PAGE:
I’m a firm believer that anyone can bake if they just put their mind to it and try. Most of the problems people face stem from attempting to follow a recipe that uses a technique they’ve never even seen done before. We have very similar problems in the lab. Contrary to popular belief, most scientists spend an awful lot of time making things up as they go along (otherwise known as “optimizing”), attempting techniques they’ve never seen done before, and trying to discover the magic step that will make an experiment work (which the previous student conveniently forgot to mention). These are all very useful transferable skills, and since following an experimental protocol is very much like following a recipe, it holds that scientists should make great bakers.
From personal experience this is true maybe nine times out of ten, after all what is a pipette if not a fancy piping bag? As for me, I’ve recently discovered that kitchen experiments are an awful lot more fun that lab-based ones. I think it has something to do with getting to eat the results. My most recent experiment involved attempting to recreate my favourite flavour of ice cream in cupcake form. So, may I present (in true Blue Peter fashion, as I did make it earlier) the Pralines & Cream Cupcake.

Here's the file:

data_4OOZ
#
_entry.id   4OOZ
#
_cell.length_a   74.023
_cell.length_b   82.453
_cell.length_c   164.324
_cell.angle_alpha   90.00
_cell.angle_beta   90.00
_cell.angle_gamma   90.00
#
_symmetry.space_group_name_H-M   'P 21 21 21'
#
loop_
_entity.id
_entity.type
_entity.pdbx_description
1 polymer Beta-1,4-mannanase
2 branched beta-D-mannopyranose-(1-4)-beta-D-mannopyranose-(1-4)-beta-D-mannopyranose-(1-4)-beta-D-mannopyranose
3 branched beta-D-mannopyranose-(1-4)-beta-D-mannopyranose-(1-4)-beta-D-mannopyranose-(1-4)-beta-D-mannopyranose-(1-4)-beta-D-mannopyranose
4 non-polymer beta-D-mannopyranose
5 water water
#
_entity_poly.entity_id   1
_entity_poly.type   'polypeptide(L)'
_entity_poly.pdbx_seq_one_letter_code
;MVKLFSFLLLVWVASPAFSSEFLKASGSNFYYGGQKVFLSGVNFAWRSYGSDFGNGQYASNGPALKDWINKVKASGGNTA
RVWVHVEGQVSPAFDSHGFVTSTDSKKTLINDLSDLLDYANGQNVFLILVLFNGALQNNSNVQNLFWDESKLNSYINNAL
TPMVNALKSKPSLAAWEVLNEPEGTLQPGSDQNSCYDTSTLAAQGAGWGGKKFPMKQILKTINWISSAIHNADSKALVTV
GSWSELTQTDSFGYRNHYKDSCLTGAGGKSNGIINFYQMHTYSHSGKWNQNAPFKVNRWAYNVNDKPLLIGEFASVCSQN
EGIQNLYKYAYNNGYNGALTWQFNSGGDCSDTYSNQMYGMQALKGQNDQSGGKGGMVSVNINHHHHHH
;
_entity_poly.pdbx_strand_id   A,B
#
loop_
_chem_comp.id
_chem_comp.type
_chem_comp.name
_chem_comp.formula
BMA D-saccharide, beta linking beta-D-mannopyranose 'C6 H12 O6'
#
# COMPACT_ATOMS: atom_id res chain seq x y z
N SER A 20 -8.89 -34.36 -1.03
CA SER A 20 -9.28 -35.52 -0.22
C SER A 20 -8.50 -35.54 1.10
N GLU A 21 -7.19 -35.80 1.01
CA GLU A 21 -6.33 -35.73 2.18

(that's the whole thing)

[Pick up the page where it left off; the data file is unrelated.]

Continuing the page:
Move over Haagen Dazs, I just cakeified your ice cream!
I think my favourite part of this particular experiment was the discovery that caramel dipped pecans are quite possibly the greatest food ever invented. Don’t get me wrong, the rest of the cupcake was good, but I would take a bowl full of those little beauties any day. The added danger of trying to avoid covering yourself in liquefied sugar whilst making them just adds to their appeal. Not only are they delicious, but now they’re dangerous too!
Just looking at them makes me want to go experimenting again. OK, so it’s not quite in the same league as HIV research, and these experiments will never save lives, but they did make several tired and hungry scientists very happy, which makes it a worthwhile investment of time.
This begs the question of what to try for my next experiment?
Back to the lab!